• The results raised immediate questions about how much longer Mr. Biden and Ms. Warren, onetime front-runners, could afford to continue their campaigns. Mr. Sander’s grip on progressive carried him to the top of the field in both Iowa and New Hampshire, but in both states he captured less than 30 percent of the vote.
  • The rise of Mr. Sanders has distressed many centrists and traditional liberals at a time when Democratic voters are united by a ravenous desire to defeat President Trump. Mr Trump’s impeachment acquittal, the chaotic vote-counting in Iowa and the fractured Democratic field have many in the party worried that they are endangering their opportunity to win back the White House.
  • Mr. Buttigieg was the leader among moderate and conservative voters on Tuesday and, without naming Mr. Sanders, he urged voters to reject a political approach that demanded revolution or nothing. He also subtly underscored the generational gulf between him and Mr. Sanders: “I admired Mr. Sanders when I was a high school student, (…) I respect him greatly to this day.”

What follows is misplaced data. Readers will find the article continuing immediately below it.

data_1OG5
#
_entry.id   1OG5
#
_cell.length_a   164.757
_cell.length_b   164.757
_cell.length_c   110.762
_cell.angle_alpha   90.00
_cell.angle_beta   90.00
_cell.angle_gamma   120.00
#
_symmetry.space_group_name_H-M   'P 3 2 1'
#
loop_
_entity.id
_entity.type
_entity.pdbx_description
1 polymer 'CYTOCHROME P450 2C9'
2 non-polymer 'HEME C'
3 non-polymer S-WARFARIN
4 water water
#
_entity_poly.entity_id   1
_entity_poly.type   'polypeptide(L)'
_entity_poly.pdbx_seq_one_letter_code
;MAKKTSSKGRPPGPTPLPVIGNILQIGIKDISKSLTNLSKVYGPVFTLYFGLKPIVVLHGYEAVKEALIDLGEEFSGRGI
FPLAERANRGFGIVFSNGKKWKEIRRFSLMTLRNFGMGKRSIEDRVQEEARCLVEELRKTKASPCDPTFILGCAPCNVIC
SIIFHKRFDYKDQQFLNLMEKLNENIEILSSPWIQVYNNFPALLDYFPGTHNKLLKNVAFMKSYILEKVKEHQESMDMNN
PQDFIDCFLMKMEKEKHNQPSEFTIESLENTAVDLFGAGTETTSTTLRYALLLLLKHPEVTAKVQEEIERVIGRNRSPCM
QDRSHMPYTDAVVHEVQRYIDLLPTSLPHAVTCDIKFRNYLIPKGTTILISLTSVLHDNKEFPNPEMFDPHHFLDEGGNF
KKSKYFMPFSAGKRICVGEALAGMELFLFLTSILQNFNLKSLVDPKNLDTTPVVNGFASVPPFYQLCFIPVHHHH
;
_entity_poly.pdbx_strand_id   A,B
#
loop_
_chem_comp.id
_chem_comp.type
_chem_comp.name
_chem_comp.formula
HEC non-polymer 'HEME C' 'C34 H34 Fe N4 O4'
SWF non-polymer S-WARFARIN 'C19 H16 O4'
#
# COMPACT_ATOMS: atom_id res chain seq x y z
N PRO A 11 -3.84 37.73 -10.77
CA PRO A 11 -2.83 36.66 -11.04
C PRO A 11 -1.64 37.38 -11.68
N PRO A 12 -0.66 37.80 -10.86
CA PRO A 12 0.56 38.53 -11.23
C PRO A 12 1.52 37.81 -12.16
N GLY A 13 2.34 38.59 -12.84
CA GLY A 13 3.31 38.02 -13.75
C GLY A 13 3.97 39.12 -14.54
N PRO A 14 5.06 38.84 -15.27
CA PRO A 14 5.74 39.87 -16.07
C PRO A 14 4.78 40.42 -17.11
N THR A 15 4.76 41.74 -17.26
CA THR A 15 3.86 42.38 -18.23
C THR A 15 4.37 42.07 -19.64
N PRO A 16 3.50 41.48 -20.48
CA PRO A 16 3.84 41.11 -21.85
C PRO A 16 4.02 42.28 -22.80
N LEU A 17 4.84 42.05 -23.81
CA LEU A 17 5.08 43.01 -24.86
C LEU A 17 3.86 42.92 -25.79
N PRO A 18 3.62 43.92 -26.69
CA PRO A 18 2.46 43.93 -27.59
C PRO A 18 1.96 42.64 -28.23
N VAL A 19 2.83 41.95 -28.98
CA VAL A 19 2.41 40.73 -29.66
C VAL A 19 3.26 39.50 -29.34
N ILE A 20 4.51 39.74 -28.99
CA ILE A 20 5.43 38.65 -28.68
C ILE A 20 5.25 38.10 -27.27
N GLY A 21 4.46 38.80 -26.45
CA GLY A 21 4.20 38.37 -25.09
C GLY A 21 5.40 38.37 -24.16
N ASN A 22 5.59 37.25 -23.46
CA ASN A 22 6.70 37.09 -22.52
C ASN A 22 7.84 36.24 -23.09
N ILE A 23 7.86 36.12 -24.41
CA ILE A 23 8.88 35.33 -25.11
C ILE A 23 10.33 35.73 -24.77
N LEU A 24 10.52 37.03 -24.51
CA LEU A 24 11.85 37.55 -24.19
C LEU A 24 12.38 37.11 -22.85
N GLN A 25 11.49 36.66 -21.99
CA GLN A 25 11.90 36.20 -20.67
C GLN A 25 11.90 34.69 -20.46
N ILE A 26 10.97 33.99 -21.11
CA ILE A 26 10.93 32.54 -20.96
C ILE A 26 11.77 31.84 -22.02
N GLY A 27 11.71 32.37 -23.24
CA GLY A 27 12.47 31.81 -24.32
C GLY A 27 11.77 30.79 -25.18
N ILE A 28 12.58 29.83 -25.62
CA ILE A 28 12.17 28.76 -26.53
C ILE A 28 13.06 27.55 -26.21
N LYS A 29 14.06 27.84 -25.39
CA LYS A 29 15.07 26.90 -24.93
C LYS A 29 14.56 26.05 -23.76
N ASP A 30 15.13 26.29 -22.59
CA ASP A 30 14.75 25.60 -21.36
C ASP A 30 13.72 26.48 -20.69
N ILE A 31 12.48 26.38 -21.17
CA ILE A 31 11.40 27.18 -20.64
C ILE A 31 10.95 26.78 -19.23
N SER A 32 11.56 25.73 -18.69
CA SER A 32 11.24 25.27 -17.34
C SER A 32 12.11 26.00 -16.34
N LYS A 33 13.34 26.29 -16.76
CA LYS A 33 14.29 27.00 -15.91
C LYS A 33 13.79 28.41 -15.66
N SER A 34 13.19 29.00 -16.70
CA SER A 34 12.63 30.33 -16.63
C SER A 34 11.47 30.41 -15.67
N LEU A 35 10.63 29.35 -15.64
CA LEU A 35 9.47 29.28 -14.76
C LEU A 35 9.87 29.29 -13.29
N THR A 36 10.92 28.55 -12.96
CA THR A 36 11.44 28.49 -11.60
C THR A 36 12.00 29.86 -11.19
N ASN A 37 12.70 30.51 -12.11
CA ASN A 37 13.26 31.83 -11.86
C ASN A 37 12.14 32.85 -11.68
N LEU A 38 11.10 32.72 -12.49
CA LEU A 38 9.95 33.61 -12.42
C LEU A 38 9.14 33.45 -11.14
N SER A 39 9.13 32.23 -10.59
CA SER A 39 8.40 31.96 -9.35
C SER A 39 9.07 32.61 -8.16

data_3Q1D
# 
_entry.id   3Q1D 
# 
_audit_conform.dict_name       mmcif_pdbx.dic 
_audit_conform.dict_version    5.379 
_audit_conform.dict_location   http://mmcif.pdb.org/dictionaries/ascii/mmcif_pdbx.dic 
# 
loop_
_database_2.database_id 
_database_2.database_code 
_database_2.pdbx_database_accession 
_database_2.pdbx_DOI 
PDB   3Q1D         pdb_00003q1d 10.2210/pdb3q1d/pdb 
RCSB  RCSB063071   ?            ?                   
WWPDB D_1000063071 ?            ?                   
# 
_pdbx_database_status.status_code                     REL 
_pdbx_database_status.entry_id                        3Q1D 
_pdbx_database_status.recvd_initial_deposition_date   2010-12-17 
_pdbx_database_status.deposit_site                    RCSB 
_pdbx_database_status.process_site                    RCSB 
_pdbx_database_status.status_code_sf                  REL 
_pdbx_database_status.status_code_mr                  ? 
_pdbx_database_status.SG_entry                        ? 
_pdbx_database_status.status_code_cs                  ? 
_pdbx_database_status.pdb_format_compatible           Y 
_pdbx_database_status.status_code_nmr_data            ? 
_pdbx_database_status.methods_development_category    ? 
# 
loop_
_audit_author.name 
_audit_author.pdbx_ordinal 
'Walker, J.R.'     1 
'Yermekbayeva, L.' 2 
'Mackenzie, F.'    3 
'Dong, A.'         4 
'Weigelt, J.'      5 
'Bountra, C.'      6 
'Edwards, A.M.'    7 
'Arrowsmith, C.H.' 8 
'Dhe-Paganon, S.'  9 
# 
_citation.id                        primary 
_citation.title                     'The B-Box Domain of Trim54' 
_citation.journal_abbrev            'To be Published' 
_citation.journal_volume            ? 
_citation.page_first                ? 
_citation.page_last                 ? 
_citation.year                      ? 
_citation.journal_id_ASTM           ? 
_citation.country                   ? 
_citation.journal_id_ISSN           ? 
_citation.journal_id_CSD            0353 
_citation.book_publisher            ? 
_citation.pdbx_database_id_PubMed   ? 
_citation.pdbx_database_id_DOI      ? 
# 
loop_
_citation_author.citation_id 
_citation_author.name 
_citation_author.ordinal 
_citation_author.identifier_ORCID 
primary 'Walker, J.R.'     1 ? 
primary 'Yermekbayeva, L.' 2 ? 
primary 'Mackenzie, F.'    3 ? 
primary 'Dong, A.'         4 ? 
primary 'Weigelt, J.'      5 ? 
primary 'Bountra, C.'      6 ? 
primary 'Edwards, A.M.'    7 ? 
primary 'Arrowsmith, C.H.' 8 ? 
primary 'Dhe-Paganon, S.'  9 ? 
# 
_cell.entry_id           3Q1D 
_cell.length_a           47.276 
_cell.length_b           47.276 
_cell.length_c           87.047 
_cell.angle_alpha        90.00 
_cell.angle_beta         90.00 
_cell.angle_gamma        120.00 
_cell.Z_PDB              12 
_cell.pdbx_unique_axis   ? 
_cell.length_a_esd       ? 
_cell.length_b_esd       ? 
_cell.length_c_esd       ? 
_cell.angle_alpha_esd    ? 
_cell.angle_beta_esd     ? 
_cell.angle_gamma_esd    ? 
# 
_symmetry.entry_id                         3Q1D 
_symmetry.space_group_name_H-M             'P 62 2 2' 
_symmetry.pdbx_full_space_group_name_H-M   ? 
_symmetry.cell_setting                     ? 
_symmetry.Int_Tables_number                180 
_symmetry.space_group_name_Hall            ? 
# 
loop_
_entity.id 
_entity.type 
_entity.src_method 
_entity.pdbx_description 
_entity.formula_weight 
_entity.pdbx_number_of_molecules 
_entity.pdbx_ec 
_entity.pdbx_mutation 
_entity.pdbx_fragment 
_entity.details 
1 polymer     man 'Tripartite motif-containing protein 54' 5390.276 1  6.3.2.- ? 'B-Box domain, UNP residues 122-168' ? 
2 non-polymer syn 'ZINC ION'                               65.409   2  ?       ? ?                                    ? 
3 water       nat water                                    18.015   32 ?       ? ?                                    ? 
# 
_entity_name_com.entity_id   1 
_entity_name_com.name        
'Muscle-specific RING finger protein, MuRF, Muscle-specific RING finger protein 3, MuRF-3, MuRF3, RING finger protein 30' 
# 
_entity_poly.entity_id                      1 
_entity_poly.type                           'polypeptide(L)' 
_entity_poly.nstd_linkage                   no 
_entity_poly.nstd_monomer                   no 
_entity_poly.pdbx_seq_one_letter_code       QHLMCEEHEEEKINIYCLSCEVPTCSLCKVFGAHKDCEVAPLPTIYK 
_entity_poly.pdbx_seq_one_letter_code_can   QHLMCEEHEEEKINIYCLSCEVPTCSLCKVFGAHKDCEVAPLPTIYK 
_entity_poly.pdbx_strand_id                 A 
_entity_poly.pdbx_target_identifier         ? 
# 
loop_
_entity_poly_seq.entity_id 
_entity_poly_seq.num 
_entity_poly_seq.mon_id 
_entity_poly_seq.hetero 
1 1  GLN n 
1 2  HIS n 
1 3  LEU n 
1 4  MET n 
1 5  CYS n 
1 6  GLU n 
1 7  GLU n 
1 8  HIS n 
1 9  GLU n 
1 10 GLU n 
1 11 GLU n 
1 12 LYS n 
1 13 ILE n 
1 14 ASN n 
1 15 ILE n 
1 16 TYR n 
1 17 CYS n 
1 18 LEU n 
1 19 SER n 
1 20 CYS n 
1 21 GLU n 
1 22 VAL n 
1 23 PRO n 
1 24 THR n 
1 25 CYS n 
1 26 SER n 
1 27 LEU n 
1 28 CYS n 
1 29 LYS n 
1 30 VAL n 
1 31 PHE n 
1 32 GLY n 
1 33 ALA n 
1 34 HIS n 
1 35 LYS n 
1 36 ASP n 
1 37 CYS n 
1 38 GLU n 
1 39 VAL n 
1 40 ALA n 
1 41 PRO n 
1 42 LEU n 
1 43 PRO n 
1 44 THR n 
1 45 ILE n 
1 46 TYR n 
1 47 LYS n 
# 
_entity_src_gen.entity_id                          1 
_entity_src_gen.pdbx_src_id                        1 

• The Washington Post – Aaron Blake / Winners and losers from the New Hampshire primary

Haaretz – Jack Khoury and Noa Landau / U.S. Envoy at UN: Trump Mideast Peace Plan is subject to changes

  • A senior Trump administration official said after the UN Security Council session on Tuesday that Washington is “willing to have an honest and open discussion on [the plan] as a possible basis to restart negotiations for a realistic two-state solution.” Palestinian President Mahmoud Abbas said Trump’s plan seeks to “put an end to the question of Palestine.”
  • Mr. Abbas described the Palestinian state envisioned by the plan as “Swiss cheese”. In a joint press conference with Mr. Abbas, former Prime Minister Ehud Olmert said Abbas is Israel’s only partner for peace, praising him for fighting terrorism and stating that an Israeli-Palestinian peace requires direct negotiations between the two sides.